The Charity Champion award will be given in December to the politician who has done most to promote the issues our sector holds dear. Charities are being invited to cast their votes in a poll organised by website ePolitix and Third Sector. I'd like to put forward a name for your consideration - Ann Widdecombe.
As a lifelong Labour voter, it feels a bit odd suggesting a Tory, but put it down to Blair-fatigue. Now, there is plenty that Ann says or did as a minister or proposed as an opposition frontbencher that I disagree with profoundly, but I have never come across a politician who is more willing to give up her time for charities, to put herself out, to send herself up in a good cause and - importantly - to take on unpopular causes which she then follows up with characteristic gusto.
There are many prisoners, for example, who have much to thank Ann for after she has been convinced that they are suffering an injustice. She works privately behind the scenes to right those wrongs.
Injustice, I believe, is the key word in her approach. Ann fights her corner politically with famous energy. Many are the debates we have had on the political hot potatoes of the day and few, if any, have been my victories. But once something is outside the cut and thrust of party politics, she has a keen ear for anything that suggests an injustice has been perpetrated.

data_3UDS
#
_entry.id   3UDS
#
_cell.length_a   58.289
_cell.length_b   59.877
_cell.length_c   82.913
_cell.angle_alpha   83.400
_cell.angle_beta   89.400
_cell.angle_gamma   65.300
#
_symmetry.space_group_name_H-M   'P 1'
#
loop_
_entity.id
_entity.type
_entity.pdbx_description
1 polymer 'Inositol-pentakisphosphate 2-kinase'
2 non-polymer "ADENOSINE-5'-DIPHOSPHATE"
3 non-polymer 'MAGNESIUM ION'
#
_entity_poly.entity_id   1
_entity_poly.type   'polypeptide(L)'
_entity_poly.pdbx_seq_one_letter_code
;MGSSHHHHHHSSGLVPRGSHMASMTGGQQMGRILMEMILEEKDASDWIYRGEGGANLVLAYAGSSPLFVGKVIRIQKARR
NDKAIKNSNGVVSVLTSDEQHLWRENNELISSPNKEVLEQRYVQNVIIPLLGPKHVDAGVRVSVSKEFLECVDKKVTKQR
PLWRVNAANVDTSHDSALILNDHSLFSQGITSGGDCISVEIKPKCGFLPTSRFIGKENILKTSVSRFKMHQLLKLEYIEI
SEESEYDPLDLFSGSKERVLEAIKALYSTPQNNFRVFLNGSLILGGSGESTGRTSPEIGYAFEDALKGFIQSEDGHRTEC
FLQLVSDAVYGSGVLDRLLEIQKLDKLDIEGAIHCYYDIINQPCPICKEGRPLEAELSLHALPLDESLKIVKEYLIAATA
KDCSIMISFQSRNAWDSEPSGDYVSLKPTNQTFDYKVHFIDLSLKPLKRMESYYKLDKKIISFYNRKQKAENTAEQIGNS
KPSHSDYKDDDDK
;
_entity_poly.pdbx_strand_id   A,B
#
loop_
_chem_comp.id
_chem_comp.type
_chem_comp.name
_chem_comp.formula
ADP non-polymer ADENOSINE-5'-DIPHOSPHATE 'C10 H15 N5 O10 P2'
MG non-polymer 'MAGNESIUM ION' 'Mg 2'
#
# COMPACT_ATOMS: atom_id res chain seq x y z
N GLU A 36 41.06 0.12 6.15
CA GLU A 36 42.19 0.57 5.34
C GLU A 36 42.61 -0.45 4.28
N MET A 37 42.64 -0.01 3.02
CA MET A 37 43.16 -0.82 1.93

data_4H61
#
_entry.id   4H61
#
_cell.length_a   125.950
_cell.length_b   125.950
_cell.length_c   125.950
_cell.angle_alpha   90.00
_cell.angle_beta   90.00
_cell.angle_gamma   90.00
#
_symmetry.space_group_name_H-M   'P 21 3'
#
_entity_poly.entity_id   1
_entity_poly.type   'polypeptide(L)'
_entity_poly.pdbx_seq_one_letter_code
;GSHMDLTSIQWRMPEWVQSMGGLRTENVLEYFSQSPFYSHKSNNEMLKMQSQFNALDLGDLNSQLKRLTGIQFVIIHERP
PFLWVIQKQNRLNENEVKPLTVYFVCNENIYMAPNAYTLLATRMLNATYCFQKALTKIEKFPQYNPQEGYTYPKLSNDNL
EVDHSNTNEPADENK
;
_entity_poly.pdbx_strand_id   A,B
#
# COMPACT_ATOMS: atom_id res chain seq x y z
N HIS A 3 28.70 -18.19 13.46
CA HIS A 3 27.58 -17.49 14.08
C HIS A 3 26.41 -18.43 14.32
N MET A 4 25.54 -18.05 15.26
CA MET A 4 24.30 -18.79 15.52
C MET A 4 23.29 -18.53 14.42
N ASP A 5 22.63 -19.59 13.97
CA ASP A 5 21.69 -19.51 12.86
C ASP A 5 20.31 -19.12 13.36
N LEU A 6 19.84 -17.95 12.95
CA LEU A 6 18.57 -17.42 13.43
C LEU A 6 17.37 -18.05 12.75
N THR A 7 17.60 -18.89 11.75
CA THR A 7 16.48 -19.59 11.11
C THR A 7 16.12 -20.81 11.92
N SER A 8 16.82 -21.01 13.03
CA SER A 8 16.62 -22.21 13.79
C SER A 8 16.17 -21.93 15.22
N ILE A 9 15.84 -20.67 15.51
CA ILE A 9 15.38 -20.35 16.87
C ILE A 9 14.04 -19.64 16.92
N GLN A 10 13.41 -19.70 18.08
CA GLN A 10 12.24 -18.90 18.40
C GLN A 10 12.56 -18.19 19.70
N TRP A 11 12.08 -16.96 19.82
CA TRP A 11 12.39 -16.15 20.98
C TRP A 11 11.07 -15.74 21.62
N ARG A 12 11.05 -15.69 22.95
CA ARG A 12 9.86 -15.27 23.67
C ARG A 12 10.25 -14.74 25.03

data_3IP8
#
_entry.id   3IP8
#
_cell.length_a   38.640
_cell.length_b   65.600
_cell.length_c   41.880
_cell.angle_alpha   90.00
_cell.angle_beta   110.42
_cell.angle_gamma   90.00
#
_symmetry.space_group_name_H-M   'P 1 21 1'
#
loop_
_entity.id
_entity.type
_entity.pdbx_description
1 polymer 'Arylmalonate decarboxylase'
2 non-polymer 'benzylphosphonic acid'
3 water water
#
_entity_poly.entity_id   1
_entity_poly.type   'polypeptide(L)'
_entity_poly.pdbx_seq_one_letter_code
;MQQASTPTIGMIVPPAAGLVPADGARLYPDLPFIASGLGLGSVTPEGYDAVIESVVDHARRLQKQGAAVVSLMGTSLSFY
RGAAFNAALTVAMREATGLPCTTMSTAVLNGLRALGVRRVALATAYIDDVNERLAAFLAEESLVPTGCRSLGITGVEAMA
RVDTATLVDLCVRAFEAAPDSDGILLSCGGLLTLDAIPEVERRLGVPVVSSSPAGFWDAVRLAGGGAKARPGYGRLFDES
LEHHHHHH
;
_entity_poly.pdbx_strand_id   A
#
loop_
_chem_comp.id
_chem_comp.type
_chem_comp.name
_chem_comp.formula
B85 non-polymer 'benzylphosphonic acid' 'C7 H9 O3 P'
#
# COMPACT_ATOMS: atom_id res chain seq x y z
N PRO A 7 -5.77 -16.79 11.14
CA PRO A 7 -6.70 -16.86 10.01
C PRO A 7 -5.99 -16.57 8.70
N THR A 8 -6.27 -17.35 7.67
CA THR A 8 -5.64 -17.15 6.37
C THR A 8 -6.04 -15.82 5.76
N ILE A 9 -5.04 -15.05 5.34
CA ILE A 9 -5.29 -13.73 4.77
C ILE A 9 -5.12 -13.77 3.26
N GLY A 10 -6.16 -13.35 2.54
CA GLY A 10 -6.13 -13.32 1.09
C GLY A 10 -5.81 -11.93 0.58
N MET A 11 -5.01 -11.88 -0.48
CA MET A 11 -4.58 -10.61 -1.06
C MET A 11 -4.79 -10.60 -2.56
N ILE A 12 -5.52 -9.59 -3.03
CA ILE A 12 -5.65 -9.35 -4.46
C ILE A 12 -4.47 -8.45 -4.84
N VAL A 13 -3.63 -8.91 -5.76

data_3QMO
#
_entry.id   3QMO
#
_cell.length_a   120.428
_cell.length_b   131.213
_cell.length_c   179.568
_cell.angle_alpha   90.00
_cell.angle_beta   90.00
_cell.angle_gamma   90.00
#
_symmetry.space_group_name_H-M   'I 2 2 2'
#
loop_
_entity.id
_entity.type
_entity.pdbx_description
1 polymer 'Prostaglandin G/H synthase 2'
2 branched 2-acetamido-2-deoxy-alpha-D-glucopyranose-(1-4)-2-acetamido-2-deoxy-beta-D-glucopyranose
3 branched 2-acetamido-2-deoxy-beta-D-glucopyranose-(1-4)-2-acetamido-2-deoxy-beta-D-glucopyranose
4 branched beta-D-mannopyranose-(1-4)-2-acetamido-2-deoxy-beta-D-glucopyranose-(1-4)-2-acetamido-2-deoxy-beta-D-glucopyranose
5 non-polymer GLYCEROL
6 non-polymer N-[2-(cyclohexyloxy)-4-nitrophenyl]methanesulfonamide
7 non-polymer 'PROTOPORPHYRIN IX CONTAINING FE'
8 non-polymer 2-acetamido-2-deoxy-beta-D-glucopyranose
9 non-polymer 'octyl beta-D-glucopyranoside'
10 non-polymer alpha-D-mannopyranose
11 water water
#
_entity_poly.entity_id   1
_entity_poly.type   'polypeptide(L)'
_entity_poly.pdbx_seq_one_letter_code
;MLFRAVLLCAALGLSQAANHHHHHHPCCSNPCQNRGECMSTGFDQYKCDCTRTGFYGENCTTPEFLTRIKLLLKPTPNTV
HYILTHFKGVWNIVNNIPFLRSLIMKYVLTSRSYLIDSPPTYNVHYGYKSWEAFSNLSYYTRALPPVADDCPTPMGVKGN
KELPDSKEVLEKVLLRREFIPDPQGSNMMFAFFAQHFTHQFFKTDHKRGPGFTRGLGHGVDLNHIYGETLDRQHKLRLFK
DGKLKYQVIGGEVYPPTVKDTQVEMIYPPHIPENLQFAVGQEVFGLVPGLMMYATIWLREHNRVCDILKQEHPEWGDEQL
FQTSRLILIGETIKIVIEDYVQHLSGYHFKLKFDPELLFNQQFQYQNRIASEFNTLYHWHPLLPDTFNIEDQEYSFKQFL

Over the years, I have approached Ann on a number of issues - health policy, social security and penal reform. She always holds an open door - and this is a woman whose diary is booked up throughout 2005. And, in contrast to her public persona, she listens, is prepared to be convinced and then acts.
Her apolitical approach in such matters is a model of how our sector tries to operate, while her commitment mirrors the best qualities found in charity workers. So, it may not have been the first name on your wish list, but look beyond the Doris Karloff caricature and give Ann Widdecombe a second thought.